Last week, the European Commission announced its approval of Greece’s pandemic recovery plan.

As an epilogue to the pandemic, one may say that despite problems Greece has taken a number of steps forward in the areas of the economy, innovation, and reforms.

Now it is Europe’s turn to demonstrate how much it has changed.

The Greek government is stressing that the country has changed since the years of the economic crisis. At the same time, it wants to highlight the fact that Europe’s COVID-19 public health crisis is unprecedented and cannot be managed with prescriptions of the past decade that divided Europe.

What Greece must demand at this EU summit and future ones is as much European solidarity as possible, especially as regards national issues such as relations with Turkey, the Cyprus problem, and naturally the refugee-migrant issue, which has a special place on the agenda as there will be a review of the proposal to fund Turkey in this area.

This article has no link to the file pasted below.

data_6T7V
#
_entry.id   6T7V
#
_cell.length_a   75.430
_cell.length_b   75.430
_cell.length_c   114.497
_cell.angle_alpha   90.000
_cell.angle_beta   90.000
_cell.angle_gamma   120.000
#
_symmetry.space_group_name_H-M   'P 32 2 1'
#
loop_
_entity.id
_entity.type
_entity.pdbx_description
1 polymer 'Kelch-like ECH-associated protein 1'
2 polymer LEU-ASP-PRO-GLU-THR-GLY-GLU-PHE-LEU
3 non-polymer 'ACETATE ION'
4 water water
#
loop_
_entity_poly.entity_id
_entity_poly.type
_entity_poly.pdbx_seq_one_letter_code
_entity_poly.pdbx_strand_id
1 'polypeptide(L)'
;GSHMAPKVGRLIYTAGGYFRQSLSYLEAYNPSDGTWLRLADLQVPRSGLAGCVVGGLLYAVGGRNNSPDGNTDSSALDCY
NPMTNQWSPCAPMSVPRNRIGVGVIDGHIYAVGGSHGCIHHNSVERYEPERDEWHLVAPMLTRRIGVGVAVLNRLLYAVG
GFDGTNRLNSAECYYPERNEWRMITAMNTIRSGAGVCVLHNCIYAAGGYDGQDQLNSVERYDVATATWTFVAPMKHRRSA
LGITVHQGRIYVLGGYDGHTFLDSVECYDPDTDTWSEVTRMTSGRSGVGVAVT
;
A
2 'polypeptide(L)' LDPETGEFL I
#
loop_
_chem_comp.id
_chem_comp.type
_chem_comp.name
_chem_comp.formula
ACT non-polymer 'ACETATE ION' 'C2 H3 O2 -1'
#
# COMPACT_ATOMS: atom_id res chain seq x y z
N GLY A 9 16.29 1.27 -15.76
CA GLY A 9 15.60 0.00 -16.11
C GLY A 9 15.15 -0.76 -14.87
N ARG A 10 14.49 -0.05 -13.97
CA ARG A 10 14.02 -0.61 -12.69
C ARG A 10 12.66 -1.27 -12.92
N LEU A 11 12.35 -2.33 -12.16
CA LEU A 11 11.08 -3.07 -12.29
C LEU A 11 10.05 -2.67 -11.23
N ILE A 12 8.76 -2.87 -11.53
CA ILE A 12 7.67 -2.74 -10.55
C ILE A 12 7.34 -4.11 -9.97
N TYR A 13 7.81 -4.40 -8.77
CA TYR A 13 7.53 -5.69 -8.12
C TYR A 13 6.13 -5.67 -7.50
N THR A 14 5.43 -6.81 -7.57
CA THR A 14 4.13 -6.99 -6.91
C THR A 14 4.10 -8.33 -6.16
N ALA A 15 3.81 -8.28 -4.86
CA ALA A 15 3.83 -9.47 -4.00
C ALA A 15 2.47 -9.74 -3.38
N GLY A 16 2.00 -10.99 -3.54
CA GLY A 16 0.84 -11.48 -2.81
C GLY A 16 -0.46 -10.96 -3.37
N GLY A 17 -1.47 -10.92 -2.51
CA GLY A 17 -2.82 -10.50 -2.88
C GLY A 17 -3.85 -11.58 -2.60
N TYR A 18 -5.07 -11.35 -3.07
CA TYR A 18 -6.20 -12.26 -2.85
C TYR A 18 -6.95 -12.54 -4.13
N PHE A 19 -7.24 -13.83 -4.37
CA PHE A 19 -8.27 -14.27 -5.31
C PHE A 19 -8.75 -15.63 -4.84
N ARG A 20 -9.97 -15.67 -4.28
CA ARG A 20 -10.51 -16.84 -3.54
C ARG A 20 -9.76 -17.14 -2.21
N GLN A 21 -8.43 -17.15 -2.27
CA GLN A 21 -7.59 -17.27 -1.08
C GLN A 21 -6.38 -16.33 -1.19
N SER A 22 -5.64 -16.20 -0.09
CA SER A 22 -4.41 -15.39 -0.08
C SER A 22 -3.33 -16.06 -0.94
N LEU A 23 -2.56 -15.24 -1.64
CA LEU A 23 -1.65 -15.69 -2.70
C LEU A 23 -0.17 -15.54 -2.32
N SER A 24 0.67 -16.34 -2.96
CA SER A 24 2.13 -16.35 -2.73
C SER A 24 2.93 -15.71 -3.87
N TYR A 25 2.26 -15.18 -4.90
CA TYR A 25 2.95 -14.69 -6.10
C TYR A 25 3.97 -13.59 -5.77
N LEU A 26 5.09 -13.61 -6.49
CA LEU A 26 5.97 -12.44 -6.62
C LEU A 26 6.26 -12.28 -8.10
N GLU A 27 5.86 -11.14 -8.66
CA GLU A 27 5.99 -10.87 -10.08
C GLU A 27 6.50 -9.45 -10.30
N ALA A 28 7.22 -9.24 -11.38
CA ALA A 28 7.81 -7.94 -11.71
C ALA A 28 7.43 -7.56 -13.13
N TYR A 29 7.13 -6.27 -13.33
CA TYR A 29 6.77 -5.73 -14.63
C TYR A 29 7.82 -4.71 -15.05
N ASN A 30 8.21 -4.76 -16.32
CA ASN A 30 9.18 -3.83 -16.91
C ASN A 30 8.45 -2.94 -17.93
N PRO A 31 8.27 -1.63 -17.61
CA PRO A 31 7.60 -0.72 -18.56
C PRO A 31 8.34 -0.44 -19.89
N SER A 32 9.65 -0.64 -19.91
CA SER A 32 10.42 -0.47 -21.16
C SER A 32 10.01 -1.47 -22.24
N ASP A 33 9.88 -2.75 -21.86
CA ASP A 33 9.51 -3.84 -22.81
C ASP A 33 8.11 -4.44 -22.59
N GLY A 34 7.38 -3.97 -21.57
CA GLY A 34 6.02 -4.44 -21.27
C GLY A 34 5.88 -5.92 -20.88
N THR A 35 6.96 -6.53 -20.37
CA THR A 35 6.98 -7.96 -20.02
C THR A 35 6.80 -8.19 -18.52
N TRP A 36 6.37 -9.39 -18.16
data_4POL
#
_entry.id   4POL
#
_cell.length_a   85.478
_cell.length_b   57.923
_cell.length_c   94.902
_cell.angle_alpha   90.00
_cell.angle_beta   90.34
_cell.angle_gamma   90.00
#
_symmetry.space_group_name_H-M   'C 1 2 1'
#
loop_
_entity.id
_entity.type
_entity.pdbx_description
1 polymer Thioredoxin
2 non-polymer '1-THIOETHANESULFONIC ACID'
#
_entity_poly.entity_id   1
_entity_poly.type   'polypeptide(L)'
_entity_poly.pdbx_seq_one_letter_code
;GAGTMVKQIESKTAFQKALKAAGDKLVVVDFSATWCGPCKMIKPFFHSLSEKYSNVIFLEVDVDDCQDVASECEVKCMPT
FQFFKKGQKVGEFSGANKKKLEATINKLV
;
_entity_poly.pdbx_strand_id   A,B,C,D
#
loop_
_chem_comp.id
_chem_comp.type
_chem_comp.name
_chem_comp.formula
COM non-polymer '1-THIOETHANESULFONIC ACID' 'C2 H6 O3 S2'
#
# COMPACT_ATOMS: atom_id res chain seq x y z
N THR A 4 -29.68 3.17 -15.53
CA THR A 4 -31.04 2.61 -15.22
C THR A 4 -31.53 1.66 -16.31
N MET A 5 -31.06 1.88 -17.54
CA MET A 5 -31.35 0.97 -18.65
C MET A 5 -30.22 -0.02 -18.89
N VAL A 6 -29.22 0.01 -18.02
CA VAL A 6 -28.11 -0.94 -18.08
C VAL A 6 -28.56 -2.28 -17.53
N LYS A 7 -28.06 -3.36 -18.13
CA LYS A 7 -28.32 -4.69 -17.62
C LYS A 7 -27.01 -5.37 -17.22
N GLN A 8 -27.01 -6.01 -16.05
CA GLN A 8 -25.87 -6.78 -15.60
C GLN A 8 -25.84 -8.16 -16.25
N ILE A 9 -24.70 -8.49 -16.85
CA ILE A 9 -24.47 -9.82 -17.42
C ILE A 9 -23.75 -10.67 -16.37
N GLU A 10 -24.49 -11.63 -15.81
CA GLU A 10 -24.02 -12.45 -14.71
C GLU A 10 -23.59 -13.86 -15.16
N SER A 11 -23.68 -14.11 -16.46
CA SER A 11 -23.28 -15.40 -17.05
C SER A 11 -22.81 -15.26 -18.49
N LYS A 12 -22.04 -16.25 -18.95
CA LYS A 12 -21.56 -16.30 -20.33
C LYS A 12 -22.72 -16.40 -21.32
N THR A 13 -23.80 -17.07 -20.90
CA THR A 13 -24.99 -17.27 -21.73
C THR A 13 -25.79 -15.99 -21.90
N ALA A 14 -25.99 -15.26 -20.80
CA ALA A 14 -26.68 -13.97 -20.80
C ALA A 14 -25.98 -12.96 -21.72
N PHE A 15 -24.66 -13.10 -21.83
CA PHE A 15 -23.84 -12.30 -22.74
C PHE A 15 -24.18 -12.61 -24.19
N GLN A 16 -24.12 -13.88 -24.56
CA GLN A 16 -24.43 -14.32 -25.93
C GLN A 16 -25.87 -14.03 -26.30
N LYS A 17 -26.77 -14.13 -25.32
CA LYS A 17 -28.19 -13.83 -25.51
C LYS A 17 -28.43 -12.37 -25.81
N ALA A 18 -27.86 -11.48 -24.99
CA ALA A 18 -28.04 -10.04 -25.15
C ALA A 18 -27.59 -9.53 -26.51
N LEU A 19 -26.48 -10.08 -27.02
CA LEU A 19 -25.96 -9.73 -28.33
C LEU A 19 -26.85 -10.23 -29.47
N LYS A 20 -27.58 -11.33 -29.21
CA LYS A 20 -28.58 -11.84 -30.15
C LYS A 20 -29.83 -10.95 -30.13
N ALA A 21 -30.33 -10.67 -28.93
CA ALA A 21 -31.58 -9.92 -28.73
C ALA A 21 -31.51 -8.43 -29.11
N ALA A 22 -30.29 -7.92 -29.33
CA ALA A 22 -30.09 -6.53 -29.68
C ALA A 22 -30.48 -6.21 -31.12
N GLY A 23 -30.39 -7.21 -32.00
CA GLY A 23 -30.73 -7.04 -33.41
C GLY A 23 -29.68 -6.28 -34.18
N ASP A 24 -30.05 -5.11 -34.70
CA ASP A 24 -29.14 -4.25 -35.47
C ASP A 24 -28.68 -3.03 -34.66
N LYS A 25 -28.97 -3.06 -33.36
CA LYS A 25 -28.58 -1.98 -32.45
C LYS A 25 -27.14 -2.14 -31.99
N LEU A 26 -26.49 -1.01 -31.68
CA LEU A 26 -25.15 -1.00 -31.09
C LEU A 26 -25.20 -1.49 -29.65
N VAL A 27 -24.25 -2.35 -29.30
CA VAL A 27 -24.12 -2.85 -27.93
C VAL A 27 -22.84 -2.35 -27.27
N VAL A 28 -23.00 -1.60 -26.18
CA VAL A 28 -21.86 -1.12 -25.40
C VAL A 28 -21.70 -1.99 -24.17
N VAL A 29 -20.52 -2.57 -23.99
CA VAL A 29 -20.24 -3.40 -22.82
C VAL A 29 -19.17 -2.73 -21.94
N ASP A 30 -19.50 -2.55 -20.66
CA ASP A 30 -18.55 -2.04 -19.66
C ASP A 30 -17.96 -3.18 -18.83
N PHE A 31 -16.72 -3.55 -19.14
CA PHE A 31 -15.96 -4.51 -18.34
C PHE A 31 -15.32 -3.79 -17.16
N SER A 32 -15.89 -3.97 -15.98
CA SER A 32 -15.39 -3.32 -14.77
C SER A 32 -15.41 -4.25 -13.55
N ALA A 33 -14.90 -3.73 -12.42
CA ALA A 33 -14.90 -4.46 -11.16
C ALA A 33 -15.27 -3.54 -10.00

What did Europe learn from the pandemic? It learned that solidarity is measured in actions. When Italy was counting a huge number of deaths, Germany and Poland dispatched groups of doctors to treat patients.

Austrian and Belgian hospitals opened their ICUs to French and Dutch patients who were in critical condition.

Such actions must lead to central political decisions which are now the overarching issue for both Greece and for the future of Europe.

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